How I Turned the Space Under My Deck Stairs Into a Deer Proof Garden!

7 Materials
1 Week

I was constantly fighting with the deer in my neighborhood! Even though my backyard is fenced in, they are able to hop the fence easily and made quick work of anything I planted last year being it flowers or even a plum tree that they murdered! This year I wasn't messing around! plus I wanted to find a spot that was out of the way for my garden.

I chose the area under my deck stairs. The shed is already under the higher portion. It seemed like the perfect spot for a garden that was out of the way in an otherwise, wasted space. Plus, I wanted to use the wall of the shed on the left hand side, as well as the stairs themselves for the back, as part of the frame to keep critters out! Plus this area was a place for junk to accumulate!

The first thing was cleaning up the space and framing out a garden bed. A friend of mine gave me the pave stones for free but there are many different materials that you can use to create the raised bed. For the left side there was already a wood plank the previous owners had place in connection to the shed. The back I used a 2 by 4 and screwed it into the deck stairs.

I used 1/2 PVC tubing that I cut to create a rectangular frame around the garden bed. I used two 3-way elbows to connect each tub at the corners and then drilled a screw into the shed wall that the open tub is hanging on.

I then used deer netting that comes in 12 ft length to drape over the PVC frame.

Using a staple gun, I stapled the netting to the shed which made the back wall of my garden bed.

For the corners, I used zip ties and pulled the netting taught around the rectangle including the opening at the top to make sure no birds would swoop down into my garden!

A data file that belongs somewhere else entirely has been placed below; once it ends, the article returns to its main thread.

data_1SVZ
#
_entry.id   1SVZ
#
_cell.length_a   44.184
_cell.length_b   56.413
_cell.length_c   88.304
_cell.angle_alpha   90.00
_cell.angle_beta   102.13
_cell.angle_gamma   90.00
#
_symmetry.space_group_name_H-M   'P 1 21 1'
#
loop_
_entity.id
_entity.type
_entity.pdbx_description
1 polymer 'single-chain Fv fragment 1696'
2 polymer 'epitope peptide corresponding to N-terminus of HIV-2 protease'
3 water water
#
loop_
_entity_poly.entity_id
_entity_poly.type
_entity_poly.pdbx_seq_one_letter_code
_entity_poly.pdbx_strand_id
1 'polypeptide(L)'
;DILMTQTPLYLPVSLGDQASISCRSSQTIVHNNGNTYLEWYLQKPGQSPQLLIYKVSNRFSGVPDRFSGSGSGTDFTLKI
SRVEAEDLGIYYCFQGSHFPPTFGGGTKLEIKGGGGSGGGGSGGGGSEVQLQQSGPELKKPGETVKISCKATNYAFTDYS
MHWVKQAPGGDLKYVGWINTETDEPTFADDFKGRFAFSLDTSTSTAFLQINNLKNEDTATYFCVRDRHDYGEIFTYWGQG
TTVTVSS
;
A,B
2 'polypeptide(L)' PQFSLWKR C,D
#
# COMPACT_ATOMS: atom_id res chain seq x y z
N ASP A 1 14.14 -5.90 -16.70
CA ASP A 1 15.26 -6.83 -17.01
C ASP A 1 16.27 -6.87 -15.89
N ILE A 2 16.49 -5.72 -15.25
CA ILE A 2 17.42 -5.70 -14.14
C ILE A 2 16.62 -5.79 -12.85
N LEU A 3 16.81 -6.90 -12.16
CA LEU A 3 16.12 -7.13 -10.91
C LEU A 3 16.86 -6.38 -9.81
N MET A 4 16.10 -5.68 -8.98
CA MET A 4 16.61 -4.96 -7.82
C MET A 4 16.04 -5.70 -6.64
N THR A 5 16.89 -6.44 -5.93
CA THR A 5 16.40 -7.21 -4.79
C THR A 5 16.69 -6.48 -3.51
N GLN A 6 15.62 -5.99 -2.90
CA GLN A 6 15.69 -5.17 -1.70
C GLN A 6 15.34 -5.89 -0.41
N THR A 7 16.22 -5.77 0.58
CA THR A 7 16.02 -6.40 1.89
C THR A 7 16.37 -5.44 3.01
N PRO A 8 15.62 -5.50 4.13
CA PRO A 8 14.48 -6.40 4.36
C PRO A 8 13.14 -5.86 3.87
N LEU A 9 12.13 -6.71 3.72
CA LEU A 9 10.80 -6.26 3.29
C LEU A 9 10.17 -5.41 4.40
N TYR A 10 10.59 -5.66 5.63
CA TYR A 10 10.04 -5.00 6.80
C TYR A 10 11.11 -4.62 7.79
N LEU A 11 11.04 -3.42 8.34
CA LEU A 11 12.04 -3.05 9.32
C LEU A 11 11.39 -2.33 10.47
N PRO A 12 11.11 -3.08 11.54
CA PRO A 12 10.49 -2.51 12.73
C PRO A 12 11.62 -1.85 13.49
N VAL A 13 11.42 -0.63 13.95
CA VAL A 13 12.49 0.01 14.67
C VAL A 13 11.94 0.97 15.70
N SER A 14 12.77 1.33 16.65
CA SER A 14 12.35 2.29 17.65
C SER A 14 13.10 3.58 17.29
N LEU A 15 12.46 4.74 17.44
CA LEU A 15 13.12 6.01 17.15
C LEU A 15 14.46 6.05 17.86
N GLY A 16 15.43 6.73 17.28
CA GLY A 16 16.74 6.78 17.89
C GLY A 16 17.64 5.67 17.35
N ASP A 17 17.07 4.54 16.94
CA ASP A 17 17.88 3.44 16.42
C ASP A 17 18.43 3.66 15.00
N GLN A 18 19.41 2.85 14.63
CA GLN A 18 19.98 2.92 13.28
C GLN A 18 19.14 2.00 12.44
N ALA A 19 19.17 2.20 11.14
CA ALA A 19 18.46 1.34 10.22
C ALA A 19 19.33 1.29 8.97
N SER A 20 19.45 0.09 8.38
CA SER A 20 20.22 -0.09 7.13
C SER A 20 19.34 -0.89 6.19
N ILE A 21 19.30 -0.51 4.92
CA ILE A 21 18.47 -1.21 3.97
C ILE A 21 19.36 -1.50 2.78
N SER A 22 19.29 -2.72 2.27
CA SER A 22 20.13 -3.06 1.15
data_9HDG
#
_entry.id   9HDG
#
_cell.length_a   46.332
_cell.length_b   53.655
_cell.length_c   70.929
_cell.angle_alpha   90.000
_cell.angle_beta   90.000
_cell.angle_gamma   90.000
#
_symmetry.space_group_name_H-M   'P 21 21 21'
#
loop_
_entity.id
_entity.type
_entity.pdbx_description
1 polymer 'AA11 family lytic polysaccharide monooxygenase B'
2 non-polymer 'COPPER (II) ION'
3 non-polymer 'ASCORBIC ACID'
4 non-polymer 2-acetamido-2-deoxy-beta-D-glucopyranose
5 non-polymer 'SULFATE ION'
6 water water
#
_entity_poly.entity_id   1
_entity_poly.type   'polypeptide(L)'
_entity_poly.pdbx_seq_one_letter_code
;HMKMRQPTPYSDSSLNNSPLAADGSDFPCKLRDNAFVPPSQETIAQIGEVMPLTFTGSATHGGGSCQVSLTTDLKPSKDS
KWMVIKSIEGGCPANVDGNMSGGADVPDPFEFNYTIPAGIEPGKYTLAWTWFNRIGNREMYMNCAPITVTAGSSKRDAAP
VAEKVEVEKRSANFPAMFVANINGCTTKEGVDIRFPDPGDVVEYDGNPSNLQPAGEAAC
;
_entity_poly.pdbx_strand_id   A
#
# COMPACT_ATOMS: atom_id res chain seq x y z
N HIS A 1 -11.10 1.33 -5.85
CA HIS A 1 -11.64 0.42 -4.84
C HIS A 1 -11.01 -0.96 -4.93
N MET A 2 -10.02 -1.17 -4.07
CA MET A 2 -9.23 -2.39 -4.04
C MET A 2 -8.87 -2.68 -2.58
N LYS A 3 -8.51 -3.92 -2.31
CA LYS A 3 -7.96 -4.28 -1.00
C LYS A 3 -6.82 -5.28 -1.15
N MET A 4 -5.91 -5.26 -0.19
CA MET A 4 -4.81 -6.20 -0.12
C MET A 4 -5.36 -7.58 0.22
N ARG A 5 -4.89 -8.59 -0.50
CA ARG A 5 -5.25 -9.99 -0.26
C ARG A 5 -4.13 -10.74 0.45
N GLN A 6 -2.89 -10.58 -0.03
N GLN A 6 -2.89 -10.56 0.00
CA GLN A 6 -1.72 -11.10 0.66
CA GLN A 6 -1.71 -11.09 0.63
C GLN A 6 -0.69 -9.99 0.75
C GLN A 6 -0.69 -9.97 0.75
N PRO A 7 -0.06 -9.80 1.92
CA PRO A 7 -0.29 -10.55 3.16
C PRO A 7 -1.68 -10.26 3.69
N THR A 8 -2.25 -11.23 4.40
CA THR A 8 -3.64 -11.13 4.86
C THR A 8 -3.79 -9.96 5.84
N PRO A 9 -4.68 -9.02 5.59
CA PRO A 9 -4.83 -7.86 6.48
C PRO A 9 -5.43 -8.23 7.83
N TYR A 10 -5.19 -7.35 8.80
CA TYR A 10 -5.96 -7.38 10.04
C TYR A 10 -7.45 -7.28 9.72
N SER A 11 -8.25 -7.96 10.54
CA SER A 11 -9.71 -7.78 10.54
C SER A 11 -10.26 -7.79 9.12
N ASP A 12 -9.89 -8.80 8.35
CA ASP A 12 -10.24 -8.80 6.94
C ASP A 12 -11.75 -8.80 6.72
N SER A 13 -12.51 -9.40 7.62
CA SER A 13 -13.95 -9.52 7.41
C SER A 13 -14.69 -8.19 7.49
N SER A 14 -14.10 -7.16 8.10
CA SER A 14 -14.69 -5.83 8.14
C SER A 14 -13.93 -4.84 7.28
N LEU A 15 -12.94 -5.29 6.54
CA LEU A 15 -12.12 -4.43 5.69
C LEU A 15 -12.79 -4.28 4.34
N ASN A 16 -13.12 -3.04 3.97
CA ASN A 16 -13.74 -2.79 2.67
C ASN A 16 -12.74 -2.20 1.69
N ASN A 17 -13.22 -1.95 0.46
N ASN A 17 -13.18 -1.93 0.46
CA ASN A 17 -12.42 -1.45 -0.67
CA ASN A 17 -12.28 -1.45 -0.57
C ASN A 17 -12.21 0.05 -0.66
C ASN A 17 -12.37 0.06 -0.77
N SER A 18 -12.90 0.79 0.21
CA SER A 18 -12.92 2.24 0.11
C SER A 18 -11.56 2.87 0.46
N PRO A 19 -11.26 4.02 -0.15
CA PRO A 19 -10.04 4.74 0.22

Here is a look from the other side of the deck stairs. I stapled a piece of deer netting here is well. Its unlikely that a deer would have been able to get into this narrow space behind the stairs but a chipmunk could!

Here is the completed look! A secure place for my vegetables to grow and thrive :)

Even though I wanted animals OUT, I still wanted to be able to get in! For the area towards the bottom of the stairs, instead of putting staples there I used hooks so I could open the netting when it comes times to harvest my crops. I think Velcro would work was well.

I used Popsicle sticks to mark which crop was in each row.

A few weeks later my little plant babies are growing with no disruption from pesky animals!

The cost was approx. $50 for the pvc, fittings, deer netting, hooks and zip ties. That does not factor in the cost of the stones I used because they were free to me. However, I don't think this is a necessary material as a bed can be made from a variety of different material some of which are more or less cost effective.

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Have a question about this project?

3 of 6 questions
  • Eaa1125516
    on Jul 2, 2020

    Hi my name is Liz A It looks great but How do you get to your herbs on a daily basis?

    • Jeanne
      on Jul 9, 2020

      She put hooks on the netting in one place so she can just lift the netting and go inside. 😬

  • Cindy
    on Jul 2, 2020

    How do you keep other animals like birds and opossums from getting caught up in the plastic fencing?

    • Rebecca S
      on Jul 9, 2020

      You forgot about the tunnel diggers. A cheap solar vibrating unit (it looks like a solar light and about the same size too) will keep those underground rodents about 6-10 feet away, depending on the the hardiness of the vibrating unit.

  • Mona Hs
    on Jul 2, 2020

    Thank you. I had been wondering how to keep the pest from climbing over the top of my fence into my garden. Great idea.

Join the conversation

2 of 39 comments
  • Sassycoupleok
    on Jul 17, 2020

    Yes are correct. Us and the neighbor next door buried some mesh below our fences. As tall as the fences are, no chance of jumping over. Hate to be mean to them but they destroy a lot of hard work.

  • Patsy47
    on Jul 24, 2020

    i agree that many people go all googly eyed over deer, not me, destructive pests....stay in the woods please!

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